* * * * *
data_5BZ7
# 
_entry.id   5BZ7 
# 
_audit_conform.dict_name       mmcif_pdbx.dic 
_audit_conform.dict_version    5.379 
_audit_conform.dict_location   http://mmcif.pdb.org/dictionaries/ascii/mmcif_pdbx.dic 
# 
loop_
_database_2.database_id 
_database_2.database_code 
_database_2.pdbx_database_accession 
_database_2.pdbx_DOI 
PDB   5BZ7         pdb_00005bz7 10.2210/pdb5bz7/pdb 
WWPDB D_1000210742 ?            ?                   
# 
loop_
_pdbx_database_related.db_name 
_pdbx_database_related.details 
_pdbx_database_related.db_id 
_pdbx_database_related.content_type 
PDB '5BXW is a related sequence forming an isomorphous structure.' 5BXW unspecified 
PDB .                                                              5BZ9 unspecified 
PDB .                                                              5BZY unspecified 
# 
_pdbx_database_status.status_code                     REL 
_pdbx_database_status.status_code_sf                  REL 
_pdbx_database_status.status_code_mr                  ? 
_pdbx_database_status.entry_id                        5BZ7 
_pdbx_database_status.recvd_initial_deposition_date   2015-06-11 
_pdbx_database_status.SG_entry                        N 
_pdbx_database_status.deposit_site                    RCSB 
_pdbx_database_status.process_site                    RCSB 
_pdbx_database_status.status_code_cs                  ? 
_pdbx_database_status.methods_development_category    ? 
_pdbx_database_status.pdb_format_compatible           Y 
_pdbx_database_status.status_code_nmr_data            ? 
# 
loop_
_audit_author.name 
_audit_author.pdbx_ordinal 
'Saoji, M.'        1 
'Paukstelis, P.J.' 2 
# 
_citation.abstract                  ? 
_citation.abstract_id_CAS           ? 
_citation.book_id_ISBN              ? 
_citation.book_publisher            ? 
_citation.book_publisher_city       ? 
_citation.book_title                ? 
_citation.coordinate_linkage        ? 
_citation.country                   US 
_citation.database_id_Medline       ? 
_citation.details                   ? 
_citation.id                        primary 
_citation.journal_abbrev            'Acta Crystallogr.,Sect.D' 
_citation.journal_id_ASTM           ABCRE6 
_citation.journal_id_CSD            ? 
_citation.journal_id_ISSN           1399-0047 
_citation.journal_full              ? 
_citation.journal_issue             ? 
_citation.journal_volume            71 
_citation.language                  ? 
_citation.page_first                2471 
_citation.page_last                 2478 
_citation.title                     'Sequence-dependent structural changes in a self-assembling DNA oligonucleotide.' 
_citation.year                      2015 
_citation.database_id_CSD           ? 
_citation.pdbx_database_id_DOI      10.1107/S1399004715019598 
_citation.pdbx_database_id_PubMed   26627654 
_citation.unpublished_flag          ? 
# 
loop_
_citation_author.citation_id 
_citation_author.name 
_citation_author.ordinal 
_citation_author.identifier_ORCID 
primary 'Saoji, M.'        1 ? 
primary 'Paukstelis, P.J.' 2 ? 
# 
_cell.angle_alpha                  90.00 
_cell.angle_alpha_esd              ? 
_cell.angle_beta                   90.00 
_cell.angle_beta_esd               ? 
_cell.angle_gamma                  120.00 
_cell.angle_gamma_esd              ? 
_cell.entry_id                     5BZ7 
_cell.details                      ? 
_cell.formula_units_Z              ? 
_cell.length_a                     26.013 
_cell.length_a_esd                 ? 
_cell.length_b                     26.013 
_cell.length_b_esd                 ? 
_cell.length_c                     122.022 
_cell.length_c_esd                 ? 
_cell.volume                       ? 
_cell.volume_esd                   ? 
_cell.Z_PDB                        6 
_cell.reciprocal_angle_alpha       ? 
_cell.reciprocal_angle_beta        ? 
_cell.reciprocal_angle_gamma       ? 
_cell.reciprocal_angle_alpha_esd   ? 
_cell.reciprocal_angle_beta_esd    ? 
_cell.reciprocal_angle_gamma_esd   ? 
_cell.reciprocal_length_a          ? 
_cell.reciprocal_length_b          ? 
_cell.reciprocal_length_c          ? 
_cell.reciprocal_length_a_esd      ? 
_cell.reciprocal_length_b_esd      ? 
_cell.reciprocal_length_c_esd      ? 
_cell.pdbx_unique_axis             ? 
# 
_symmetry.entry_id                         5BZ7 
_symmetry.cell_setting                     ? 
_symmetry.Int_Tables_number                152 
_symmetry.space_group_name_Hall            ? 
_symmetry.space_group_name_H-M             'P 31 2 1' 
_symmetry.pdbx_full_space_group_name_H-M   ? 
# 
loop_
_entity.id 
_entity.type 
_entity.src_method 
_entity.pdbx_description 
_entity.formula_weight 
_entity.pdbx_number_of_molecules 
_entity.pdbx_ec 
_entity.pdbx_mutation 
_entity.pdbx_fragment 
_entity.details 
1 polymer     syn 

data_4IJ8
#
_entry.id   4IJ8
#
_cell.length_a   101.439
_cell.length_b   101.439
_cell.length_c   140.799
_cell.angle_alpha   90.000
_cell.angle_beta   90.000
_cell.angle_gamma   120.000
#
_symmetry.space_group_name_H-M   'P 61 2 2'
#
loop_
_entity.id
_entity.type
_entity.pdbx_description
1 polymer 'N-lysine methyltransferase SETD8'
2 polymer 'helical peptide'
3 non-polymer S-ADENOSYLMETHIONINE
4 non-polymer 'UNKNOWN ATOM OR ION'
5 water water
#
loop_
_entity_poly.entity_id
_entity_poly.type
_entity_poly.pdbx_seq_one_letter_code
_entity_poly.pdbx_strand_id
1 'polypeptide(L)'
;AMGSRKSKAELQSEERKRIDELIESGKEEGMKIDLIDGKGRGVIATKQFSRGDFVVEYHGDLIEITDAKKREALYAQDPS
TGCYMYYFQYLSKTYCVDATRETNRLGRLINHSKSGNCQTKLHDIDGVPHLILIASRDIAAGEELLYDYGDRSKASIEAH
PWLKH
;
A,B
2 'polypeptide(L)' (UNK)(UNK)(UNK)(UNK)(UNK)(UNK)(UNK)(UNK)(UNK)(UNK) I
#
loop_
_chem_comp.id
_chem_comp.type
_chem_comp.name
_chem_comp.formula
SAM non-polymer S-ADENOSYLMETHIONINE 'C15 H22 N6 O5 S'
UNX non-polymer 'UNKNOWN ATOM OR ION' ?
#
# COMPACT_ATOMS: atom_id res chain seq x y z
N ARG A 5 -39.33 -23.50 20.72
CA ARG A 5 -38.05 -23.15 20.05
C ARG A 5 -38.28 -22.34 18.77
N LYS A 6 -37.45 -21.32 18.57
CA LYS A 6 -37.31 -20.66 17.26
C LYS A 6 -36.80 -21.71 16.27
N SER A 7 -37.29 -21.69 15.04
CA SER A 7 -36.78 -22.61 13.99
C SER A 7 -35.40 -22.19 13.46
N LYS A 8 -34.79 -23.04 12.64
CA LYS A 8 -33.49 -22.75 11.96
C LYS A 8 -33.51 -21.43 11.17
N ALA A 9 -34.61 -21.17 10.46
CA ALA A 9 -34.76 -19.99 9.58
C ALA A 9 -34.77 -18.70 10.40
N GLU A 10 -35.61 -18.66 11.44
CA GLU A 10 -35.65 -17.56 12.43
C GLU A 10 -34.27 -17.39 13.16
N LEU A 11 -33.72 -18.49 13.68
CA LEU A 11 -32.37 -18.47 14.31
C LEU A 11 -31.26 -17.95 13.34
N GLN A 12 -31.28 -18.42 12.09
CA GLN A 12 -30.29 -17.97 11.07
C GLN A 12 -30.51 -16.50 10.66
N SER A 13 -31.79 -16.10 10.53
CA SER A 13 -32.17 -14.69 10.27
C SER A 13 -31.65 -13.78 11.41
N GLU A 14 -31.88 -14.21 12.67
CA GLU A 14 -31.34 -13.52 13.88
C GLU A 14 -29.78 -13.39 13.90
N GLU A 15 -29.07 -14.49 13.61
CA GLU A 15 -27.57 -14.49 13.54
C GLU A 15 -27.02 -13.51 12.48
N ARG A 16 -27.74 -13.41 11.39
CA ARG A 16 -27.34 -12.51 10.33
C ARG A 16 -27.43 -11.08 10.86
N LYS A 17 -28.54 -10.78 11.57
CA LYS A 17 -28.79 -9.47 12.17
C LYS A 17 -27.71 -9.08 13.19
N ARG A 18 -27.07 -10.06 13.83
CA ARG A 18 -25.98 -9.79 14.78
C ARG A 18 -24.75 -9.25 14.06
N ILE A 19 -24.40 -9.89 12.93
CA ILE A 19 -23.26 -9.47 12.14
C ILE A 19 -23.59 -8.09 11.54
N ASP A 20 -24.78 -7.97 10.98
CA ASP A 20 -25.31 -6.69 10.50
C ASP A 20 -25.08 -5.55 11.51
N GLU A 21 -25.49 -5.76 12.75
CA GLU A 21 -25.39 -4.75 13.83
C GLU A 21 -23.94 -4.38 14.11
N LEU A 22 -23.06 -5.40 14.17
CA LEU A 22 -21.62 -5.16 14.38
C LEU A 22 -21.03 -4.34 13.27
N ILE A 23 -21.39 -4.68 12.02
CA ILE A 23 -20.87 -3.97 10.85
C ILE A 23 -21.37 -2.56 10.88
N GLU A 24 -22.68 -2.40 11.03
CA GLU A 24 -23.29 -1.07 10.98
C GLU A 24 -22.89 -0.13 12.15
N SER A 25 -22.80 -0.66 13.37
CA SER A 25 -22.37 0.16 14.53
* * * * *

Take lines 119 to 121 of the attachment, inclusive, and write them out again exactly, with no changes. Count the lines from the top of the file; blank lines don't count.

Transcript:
# 
loop_
_entity.id 